and how to avoud them
My most recent blog, detailing how I idiotically broke my foot whilst
teaching a pole fitness class, has proved by far to be the most
popular blog of all. There could be a number of reasons for this: a
genuine interest and concern for my health from friends and
wellwishers (possible) or that people love reading about pain and
suffering and misfortune (much more likely).
People love a bit of negativity. After the initial flurry of very kind
messages to soothe both my broken foot and fractured soul, the doom
merchants came slithering out of their Jeremy Kyle shaped caves and
stalked across the landscape with their scythes of catastrophe,
slaying positivity and hope and belief left right and centre.
“I did that, my foot’s never been the same…”, “My sister did that.
It’s broken eight times since…”, “You’ll never, ever be able to wear
heels again…”, “You may as well just cut your foot off now and be
done with it…”
That last one is an exaggeration, but you get the picture. I’m a
pretty positive person by nature, but Christ on a life raft, if one
more person tells me I will have to cancel my booked up and paid for
holiday in Florida (you know the place – sun loungers, swimming pools,
sunshine, waitress service, lots of laying about) I am going to beat
them about the head with my crutches.
So, ladies and gentlemen, with this in mind, I present, for your
delight and delectation, the roll call of pole dancing injuries. Gaze
on in wonder as your image of pole dancing as an easy leisure pursuit
or male fantasy vanishes before your eyes! Marvel at complicated ways
to injure your body you never thought possible! Admire the women who
put themselves through such things, and then photograph it and upload
it to Facebook!
Pole dancing is hardcore. When starting out on the pole odyssey (by
which I mean starting lessons but let’s make it sound Herculean) most
students are surprised to find pole dancing is difficult, and it
hurts. This is one of the reasons polers can be so defensive, and get
annoyed when it isn’t taken seriously as a sport
The first thing to deal with are the bruises. Pole dancers can spot
other pole dancers a mile away. A rash of little bruises sweeping up
the inner thigh? Superman. Top of the foot where your flip flop sits?
Learning to climb. (There was a girl on The Apprentice last year who
wore a skirt one week and revealed some very suspicious looking
bruises to the beady-eyed pole enthusiast)
Pretty soon on your pole adventure you will come across pole burn –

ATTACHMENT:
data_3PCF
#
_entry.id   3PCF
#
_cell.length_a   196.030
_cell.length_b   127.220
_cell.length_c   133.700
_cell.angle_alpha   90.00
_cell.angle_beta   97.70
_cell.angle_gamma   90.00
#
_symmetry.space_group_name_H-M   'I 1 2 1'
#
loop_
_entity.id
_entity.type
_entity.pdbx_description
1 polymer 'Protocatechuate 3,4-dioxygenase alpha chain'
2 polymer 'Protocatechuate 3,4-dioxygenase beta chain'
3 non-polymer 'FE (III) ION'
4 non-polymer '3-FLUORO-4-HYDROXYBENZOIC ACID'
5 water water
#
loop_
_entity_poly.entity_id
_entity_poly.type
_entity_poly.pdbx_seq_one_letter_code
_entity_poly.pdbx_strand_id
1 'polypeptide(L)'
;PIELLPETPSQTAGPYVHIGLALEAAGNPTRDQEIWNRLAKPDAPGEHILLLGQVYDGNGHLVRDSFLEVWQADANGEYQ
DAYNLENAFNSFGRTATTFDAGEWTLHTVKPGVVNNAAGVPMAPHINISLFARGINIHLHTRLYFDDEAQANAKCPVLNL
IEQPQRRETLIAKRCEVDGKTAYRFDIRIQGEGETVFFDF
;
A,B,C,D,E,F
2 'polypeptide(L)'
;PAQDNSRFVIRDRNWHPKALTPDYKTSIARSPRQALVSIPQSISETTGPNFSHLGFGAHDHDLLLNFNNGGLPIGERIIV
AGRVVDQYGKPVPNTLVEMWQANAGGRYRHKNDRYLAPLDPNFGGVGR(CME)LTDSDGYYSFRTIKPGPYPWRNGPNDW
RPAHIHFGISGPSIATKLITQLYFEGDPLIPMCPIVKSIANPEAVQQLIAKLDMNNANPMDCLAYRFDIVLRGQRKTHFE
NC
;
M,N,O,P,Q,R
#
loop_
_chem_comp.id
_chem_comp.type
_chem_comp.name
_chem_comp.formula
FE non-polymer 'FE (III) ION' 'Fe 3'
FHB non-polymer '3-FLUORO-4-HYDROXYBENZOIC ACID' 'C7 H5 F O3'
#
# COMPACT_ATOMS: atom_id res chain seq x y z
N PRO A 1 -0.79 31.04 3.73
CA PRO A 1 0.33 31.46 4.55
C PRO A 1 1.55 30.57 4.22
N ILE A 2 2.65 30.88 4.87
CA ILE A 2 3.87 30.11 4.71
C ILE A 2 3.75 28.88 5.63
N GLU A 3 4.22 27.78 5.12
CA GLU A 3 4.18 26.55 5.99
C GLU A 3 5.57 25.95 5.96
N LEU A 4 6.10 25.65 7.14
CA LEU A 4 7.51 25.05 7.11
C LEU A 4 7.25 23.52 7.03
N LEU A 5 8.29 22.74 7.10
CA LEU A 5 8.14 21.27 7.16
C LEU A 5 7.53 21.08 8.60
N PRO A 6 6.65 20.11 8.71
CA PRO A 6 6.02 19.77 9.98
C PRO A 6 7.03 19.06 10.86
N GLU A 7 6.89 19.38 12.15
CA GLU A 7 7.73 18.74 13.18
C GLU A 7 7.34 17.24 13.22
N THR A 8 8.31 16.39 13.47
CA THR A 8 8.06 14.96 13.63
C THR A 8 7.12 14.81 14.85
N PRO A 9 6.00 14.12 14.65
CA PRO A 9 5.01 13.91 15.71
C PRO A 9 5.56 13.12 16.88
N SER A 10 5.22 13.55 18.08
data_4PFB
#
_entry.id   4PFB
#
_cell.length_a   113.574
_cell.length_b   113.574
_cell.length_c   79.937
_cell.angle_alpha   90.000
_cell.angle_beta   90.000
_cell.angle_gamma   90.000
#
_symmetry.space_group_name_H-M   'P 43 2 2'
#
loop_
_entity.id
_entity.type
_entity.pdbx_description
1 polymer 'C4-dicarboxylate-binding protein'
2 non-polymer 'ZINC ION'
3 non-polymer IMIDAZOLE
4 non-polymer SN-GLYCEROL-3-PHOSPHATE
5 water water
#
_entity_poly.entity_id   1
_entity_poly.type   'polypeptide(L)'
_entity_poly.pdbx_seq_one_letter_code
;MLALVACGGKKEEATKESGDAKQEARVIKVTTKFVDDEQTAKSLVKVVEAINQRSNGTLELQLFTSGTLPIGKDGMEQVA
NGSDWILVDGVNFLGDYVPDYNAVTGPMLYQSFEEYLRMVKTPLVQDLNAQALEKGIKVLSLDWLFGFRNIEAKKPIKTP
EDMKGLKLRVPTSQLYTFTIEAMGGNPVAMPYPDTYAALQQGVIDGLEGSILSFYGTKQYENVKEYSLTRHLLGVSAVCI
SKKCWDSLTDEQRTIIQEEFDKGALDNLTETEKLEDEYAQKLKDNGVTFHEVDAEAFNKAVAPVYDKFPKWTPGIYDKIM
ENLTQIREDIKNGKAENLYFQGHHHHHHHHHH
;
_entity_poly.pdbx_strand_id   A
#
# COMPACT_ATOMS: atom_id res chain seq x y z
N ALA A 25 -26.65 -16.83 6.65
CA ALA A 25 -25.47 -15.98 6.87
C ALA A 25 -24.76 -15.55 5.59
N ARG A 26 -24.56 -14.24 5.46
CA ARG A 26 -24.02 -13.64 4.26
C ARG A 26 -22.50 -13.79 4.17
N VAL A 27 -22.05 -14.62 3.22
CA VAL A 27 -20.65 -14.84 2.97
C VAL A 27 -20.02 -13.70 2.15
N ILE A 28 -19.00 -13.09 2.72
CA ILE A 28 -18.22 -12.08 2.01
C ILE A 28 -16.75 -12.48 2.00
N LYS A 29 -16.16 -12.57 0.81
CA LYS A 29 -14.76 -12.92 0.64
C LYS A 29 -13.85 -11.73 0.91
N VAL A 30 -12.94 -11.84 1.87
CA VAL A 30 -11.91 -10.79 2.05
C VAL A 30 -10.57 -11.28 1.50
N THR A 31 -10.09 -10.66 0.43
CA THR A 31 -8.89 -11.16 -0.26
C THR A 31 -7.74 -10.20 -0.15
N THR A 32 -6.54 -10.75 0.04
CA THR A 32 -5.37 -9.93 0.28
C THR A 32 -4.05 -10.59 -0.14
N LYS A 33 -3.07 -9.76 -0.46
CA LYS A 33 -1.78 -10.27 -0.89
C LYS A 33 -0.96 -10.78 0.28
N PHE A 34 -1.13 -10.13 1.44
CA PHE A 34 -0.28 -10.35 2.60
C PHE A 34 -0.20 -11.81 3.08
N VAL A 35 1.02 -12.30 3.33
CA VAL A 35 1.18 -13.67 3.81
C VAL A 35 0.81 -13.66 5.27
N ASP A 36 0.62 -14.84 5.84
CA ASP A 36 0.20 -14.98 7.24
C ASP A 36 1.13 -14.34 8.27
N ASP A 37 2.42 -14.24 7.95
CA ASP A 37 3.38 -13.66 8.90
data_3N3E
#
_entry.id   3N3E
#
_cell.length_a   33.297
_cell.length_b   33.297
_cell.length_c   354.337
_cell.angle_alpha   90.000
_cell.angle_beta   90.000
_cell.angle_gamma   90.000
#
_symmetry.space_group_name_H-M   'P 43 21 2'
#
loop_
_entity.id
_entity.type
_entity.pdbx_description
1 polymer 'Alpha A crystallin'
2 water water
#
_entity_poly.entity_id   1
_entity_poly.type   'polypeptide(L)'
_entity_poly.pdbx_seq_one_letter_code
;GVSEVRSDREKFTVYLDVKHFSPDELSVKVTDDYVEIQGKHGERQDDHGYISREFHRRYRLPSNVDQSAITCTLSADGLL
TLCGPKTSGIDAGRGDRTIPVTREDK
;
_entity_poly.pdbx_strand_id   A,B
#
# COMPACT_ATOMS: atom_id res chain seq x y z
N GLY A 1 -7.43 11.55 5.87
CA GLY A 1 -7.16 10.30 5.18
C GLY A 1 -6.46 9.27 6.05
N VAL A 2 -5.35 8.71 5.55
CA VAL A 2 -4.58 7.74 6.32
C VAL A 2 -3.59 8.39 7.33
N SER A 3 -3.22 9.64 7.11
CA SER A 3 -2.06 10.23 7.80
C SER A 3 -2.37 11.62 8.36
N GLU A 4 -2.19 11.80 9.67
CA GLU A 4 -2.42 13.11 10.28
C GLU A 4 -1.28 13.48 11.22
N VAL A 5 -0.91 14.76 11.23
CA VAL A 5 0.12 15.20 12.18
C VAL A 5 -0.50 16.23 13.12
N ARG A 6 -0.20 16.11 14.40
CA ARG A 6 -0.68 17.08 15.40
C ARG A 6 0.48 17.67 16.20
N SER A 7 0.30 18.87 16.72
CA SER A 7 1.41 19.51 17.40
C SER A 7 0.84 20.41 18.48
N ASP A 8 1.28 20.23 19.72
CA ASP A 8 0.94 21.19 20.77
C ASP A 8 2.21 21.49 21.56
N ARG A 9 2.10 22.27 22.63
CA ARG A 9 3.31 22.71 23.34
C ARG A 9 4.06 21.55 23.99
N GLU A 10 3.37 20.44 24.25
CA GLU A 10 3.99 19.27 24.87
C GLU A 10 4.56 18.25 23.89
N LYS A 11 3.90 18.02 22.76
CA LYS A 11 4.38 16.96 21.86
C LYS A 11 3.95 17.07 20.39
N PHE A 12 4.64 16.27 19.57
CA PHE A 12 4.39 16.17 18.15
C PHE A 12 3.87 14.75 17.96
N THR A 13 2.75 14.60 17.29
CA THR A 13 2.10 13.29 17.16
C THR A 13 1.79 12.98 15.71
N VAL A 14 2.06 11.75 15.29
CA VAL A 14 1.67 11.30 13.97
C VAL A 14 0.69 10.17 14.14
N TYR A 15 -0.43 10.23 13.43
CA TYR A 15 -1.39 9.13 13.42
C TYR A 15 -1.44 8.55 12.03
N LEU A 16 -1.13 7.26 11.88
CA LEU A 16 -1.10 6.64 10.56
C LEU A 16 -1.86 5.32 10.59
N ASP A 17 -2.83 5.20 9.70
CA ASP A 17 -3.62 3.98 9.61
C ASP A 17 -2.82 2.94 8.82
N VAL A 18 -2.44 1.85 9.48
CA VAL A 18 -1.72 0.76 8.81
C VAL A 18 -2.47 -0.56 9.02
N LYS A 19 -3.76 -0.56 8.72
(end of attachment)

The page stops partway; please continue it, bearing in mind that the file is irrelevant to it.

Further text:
friction burns caused by skin-on-pole contact. This little pleasure
really comes into its own when learning to pole sit. Oh, to hold your
entire body weight clenched between your inner thighs! This is where
it’s good to carry a little bit of meat on your thighs – more to grip
Watch in awe as ladies climb, sit, hold, release and rub their inner
thighs in agony whilst taking the Lord’s name in vain and cursing all
his cherubim and seraphim to high heaven.
You may also come across the joys of floor/carpet burns when landing
your spins. And it’s not just knees – when executing a floor move
pushing back from a press-up position I have experienced carpet burn
on the chin – which is not easy to explain at the school PTA AGM.
For those who still maintain pole dancing is about titillating men,
ladies and gentlemen I bring you callouses. Spinning around the pole
will wear the skin on your hands – and when your spins get fast, you
will wear the skin harder, until eventually a little line of callouses
will develop. These may extend to the little patch of skin on the
inner side of your wrist. These double up as exfoliating pads when treating your significant other to a nice scratchy massage.
These are good and are to be encouraged as
they will protect your hands, in much the same way a guitarist must
develop callouses on their fingers to hold down the strings. If you
pole dance a lot, the delicate skin on your inner thighs may start to
toughen up too.
If you still think pole dancing is sexy, let’s talk about dry skin –
moisturising will cause you to slip off the pole. Oh and some find
stubbly legs grip the pole better. On the other hand, all that walking
about in shorts means bikini waxes are a regular feature, so there’s
no need to turn into the Wild Woman of Borneo. It helps to keep your
nails short as well, or you may gouge a chunk of flesh out of your
thigh when changing a hand grip.
All this, plus the fact that it’s obviously uncomfortable to wrap your
nice soft body around a metal pole and stay there. New students often
say “Is that right? It feels weird” and it does – because really, when
would you have ever done anything similar before?
On the plus side, you see a difference in muscle tone fast, within six
weeks or so, and learn something new each week. You see your strength
increase much faster than in any other fitness class I’ve been to, and
all of the above hazards decrease as you perfect your technique. Or
maybe it’s just me. Maybe I’m just clumsy. I’m the one with the broken
foot, after all.